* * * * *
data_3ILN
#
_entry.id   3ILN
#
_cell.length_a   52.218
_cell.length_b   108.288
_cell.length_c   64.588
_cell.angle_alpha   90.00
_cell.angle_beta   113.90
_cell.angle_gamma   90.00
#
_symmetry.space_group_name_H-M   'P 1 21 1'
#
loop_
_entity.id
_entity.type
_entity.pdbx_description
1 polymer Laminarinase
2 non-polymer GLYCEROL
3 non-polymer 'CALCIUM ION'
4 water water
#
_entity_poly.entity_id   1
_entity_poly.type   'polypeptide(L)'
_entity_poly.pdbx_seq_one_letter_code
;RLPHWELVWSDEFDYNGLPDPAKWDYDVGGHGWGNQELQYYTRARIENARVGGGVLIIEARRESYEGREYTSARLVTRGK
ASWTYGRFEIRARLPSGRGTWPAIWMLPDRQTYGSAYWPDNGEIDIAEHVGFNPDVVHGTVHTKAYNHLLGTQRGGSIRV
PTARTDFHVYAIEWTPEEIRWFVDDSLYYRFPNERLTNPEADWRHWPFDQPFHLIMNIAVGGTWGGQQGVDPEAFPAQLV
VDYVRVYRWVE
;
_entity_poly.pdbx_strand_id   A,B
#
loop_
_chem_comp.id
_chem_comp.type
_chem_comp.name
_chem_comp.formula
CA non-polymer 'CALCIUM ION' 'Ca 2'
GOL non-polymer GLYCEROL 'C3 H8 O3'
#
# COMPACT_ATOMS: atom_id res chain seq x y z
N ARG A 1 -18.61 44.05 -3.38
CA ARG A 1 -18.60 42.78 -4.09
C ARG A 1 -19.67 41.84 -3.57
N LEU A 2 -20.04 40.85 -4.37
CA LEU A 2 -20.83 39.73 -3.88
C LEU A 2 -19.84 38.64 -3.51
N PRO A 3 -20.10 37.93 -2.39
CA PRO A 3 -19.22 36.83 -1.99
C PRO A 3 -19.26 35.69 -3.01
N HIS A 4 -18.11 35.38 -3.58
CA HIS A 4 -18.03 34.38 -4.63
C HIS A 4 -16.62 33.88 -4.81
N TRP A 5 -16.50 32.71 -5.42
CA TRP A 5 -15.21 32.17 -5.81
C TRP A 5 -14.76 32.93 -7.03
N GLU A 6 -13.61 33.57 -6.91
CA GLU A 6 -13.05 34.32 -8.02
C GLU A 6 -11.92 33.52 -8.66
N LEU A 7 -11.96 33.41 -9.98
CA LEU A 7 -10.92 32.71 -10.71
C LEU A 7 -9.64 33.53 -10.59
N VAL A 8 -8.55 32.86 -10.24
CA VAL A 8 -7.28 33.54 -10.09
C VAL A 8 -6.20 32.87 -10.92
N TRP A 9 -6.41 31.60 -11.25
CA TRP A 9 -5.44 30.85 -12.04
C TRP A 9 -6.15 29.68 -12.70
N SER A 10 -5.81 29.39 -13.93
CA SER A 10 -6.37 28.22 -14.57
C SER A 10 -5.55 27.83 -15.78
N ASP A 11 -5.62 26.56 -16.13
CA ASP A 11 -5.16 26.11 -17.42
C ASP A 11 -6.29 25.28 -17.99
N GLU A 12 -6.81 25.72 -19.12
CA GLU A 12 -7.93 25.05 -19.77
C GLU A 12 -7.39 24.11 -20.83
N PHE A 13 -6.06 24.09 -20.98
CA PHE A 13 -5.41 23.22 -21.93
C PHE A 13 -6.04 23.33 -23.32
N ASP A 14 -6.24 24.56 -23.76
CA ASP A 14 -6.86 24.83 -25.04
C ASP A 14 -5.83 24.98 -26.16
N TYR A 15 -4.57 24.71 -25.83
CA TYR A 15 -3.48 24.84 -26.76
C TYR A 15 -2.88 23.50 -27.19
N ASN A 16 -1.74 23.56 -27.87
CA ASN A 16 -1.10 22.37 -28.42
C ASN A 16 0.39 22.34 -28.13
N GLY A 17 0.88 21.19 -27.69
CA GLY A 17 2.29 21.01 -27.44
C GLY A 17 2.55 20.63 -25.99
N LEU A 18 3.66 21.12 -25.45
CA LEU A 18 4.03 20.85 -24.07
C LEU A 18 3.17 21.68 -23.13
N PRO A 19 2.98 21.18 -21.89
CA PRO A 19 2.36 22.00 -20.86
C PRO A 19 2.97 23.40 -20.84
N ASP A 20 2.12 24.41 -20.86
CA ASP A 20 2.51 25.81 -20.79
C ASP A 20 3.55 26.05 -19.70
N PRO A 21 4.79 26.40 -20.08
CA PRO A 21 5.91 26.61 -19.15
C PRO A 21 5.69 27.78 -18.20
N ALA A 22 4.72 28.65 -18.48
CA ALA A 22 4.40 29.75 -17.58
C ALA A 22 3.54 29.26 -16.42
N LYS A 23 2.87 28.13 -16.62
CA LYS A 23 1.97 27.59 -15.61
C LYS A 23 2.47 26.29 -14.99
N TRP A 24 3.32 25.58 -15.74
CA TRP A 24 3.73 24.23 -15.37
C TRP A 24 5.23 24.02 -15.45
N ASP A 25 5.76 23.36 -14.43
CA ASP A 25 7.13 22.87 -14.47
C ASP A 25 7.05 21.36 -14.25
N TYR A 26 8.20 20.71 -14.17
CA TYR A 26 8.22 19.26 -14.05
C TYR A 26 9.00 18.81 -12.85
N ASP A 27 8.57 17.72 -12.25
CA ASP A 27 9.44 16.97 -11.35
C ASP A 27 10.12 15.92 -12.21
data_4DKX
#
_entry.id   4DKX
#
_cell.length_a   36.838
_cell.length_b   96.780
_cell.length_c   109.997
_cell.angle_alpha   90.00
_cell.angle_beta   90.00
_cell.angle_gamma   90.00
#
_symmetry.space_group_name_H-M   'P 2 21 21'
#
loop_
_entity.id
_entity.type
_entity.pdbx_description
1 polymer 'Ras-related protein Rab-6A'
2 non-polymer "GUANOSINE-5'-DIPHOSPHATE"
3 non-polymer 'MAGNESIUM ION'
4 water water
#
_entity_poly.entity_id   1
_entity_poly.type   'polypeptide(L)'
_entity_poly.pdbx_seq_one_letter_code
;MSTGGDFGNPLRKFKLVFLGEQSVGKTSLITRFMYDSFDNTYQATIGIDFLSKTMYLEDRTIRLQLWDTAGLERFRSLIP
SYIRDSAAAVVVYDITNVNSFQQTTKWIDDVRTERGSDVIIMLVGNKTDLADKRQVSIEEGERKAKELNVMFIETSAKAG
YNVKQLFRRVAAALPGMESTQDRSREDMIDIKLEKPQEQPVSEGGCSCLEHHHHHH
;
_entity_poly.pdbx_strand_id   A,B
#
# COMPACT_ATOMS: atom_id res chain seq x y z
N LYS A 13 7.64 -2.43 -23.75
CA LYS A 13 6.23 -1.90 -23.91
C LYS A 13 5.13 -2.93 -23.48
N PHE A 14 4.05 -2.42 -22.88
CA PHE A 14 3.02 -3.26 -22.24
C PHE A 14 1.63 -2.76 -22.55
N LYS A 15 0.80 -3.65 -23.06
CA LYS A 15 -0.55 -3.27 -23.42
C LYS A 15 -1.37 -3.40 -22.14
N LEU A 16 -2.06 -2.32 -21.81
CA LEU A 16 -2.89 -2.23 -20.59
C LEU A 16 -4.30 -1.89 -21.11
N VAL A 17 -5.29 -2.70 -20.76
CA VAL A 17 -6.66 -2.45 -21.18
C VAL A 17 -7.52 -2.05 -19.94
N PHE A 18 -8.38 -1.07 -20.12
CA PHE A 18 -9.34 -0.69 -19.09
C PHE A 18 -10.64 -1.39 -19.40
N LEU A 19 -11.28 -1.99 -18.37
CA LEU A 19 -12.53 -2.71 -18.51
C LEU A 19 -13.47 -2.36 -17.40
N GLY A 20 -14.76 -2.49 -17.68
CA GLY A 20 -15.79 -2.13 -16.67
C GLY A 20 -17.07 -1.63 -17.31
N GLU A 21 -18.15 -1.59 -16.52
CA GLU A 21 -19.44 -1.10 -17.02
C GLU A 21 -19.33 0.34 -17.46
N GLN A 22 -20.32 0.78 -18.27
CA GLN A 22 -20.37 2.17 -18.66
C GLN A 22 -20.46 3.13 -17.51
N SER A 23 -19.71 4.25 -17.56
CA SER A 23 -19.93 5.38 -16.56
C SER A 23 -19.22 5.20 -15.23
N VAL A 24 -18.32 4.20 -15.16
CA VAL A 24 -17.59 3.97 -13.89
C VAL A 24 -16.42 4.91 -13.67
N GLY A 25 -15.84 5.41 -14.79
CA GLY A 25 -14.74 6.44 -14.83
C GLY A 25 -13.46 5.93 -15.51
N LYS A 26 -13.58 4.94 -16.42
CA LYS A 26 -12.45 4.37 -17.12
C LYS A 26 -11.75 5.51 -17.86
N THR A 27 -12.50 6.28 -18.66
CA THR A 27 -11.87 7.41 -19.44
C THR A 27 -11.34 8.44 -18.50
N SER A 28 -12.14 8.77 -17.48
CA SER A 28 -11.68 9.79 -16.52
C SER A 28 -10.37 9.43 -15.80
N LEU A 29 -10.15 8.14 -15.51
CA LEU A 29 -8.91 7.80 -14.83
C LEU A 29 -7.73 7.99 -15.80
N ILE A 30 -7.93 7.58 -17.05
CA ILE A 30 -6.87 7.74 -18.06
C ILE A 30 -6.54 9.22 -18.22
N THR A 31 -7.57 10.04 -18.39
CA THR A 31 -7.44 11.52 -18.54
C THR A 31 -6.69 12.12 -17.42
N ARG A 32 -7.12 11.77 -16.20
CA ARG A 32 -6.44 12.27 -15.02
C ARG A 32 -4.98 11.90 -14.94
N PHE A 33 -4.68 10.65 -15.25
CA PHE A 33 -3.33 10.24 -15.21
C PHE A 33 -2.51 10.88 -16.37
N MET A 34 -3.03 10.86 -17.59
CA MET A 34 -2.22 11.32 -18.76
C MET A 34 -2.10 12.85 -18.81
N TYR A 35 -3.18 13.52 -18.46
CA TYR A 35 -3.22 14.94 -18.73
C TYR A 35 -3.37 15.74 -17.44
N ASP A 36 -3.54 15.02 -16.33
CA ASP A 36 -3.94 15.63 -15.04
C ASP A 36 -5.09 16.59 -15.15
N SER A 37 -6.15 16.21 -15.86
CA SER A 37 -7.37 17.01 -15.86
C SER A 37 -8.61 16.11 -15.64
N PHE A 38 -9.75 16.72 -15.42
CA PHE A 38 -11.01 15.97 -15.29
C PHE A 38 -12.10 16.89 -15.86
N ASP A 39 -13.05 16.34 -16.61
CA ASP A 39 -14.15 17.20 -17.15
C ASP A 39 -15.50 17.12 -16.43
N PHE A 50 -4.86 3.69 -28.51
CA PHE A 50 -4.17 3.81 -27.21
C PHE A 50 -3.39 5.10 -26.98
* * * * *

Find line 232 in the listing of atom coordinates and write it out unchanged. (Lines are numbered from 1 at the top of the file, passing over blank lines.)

C PHE A 38 -12.10 16.89 -15.86